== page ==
The stress of the holiday season weighs on almost everyone to some degree, and for me personally, this year is especially challenging. I’m struggling mightily with boundaries surrounding strained relationships with extended in-law family members.
The past few years have been a period of both growth and grief for me, as I have left evangelicalism and conservative politics, two institutions that still define my husband’s family. My faith shift has been personal, and yet as a writer, I’ve processed that shift very publicly. I’ve written extensively about my frustration with the evangelical church’s support of Donald Trump and his racist, nationalist and often inhumane policies. I’ve criticized the parts of my Christian upbringing that now, as an adult, I find deeply problematic.
No surprise, the reaction to my writing by friends and family has been mixed. Some of my relationships have been strengthened in solidarity, some have faded in quiet disagreement, and others suffer deep wounds due to hurt feelings and angry accusations.
Now here we are in the thick of the holiday season, supposedly the most wonderful time of the year. In my husband’s family, it is expected that we gather together for a meal, gift exchange and general merry-making to celebrate Christmas. But, these family members’ anger toward my writing, politics and the deconstruction of my faith has dominated most of our interactions in 2018. Is it possible to put aside anger, resentment and deeply held philosophical differences and to enjoy one another’s company against the backdrop of lights, presents and shared family history?
This year I’m not sure.
If it wasn’t so devastating, it would almost be comical that a buffoon reality TV star turned president of the United States has been the catalyst of so much resentment. Prior to 2016, politics was not a regular point of contention or even conversation between my in-laws and me. We had mild disagreements on religion from time to time, but nothing compared to the deep chasm of bitterness caused by Donald Trump’s presidential campaign and past two years in office.
Is it possible to put aside anger, resentment and deeply held philosophical differences and to enjoy one another’s company against the backdrop of lights, presents and shared family history? This year I’m not sure.
I have debated over the past few weeks whether my presence at the Christmas Eve family gathering this year would be appropriate and mature or just awkward and possibly toxic. After much anxious deliberation, I have decided to attend, and here’s why:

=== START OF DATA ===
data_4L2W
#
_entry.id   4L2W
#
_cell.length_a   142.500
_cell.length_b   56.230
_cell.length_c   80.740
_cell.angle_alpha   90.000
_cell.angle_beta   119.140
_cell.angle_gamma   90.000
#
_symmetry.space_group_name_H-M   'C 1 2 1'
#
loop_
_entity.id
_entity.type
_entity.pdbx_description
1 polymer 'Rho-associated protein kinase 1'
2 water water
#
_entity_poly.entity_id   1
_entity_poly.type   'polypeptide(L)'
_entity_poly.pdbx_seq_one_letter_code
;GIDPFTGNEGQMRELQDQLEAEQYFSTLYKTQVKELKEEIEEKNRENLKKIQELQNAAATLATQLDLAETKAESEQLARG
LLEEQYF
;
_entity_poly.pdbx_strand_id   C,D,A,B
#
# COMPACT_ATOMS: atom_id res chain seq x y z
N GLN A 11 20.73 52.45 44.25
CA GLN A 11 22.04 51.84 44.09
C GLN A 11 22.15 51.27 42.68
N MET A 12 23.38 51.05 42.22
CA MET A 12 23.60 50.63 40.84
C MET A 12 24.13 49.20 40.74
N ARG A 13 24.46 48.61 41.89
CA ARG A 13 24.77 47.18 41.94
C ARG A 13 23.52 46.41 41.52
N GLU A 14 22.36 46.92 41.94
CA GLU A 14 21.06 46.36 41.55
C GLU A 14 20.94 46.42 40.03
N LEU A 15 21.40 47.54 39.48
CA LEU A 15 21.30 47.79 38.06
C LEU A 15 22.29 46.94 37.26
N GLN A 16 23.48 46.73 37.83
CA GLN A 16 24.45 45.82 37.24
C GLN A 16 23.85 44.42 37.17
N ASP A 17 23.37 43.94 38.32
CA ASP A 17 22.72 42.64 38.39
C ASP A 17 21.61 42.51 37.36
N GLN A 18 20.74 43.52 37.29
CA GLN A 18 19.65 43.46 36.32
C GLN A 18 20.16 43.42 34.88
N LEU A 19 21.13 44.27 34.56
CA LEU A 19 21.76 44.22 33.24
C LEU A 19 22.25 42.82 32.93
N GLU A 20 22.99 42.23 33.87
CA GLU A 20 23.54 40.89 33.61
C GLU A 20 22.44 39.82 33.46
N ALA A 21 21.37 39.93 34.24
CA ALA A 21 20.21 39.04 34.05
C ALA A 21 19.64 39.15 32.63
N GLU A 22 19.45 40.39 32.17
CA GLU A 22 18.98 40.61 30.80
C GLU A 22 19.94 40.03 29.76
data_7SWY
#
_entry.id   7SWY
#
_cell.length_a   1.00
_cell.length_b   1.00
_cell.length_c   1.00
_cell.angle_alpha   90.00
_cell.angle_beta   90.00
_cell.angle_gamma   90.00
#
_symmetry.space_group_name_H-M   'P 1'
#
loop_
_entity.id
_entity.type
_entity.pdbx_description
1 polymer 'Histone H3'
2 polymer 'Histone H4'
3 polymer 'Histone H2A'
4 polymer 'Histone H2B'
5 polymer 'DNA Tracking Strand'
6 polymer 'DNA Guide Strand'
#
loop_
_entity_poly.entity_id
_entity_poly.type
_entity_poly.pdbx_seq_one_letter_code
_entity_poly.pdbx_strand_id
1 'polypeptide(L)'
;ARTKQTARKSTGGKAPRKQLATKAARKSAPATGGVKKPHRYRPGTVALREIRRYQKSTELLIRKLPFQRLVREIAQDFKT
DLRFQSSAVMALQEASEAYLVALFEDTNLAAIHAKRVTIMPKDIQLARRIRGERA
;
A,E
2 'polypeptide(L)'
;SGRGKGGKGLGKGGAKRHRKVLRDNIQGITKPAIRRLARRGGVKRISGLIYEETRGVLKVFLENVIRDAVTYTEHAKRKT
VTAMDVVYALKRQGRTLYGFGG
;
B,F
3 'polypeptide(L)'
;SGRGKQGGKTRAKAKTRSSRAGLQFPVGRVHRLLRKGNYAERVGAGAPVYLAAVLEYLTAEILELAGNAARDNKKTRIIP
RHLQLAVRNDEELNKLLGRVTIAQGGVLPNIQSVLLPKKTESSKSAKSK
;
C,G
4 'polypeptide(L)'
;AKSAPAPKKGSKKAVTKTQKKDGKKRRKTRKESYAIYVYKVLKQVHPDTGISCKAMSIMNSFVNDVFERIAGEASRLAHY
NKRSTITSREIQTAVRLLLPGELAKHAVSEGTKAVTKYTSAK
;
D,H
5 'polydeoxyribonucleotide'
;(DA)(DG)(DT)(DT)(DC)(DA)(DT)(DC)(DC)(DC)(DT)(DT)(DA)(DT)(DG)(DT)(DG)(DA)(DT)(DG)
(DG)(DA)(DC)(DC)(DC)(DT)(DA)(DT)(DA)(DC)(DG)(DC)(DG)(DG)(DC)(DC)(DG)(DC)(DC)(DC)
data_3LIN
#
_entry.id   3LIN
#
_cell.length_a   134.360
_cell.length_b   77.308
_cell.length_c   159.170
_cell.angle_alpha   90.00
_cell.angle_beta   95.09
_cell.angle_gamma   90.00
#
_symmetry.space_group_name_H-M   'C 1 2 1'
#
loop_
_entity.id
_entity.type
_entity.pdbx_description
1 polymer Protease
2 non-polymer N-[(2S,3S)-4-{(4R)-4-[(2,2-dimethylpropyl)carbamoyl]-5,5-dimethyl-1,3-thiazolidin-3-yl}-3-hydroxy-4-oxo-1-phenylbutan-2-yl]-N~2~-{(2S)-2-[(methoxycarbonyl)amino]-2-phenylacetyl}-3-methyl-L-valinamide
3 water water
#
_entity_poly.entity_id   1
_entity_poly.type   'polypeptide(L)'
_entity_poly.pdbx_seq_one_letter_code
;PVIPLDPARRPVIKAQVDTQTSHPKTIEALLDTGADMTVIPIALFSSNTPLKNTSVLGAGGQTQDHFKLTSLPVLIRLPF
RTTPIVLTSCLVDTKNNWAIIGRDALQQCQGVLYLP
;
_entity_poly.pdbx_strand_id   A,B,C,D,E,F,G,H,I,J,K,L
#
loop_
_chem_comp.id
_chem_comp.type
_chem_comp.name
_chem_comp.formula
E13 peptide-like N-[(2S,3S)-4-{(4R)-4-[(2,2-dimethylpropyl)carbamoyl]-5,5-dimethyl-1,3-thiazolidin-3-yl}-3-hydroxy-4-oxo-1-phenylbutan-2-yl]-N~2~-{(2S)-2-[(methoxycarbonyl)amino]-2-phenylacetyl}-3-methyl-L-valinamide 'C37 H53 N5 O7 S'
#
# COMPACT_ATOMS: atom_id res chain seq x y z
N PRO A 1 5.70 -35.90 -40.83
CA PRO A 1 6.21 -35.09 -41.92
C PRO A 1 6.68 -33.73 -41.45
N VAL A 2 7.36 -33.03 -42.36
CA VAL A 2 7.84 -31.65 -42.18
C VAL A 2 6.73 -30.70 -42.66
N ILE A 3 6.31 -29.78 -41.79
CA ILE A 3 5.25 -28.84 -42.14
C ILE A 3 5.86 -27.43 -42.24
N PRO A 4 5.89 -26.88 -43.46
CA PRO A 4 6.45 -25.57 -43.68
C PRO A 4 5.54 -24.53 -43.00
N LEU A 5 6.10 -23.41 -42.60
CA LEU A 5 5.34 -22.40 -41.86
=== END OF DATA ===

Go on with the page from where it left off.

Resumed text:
My Opting Out Won’t Help The Situation
Sure, if I refuse to attend the family gathering this year, I could avoid the immediate awkwardness of spending a few hours with people who are admittedly furious with me. But other than that, I see no positives to my opting out. I fear I have become a caricature to my in-laws: an angry, bitter, snowflake liberal who has handed in my Christian card. By showing up in person, on Christmas, there’s a possibility they will see me again as more than the topics discussed in my articles.
It’s Not Only About Me
I have my own nuclear family to consider, including a husband and small children very much caught in the middle of my personal disagreements with their family of origin and grandparents. I don’t want them to miss out on celebrating with family, nor do I want to spend Christmas Eve alone, away from them. In a cost-benefit analysis, witnessing my children have a magical evening of presents and lavish love from family, minus the question of Why isn’t Mommy here too? is worth the price of my anxiety and awkwardness.
Traditions Bring Hope
There is something magnetic and hopeful about family traditions. Despite the canyon of deep disagreement and hurt feelings the past 12 months has dug, gathering together because this is what families do feels a tiny bit hopeful. Maybe exchanging physical gifts rather than biting text messages will allow us to again see one another as actual humans rather than personified political ideologies. Perhaps watching tiny people stuff their mouths with cookies and tear into their presents can bring us together in the wonder of the season. At least I hope so.
I do acknowledge and understand those who, in my situation, choose to stay away from family who support leaders who cruelly dehumanize others and disrespect their identities and rights. There are certainly situations and family dynamics where reconciliation and civility is impossible in light of polarizing values and politics. Obviously, self-care and mental health are more important than being present at any family event. And maybe I am wrong to be hopeful for my own Christmas gathering. After all, there has been nothing in 2018 to suggest that I will ever find common ground with the family with whom I once joyfully celebrated the holidays. But at least this year, for my husband and children, I am going to show up despite my skepticism and defensiveness.
Realistically, I see no path to completely restoring the relationship with my in-laws in light of our profoundly different religious and political ideologies. But I do believe it’s possible to soften our views and temper our anger, especially in the context of being together for Christmas. So I will nervously show up, gifts in hand and a smile on my face, and in the spirit of Christmas, hope for an evening of celebrating family and the values that we do share. And let’s be honest, spiking the wassail couldn’t hurt either.
Elizabeth Baker is a writer and editor from Katy, Texas, who believes that stringing words together is an act of vulnerability, resistance, and ultimately, hope. She is a wife, mom of three, and a follower of Jesus who also has some major side-eye for the church. Elizabeth admires intelligent humor and good writing, and injustice and fake news makes her ragey. She writes about faith, politics and special-needs parenting at elizabethkbaker.com.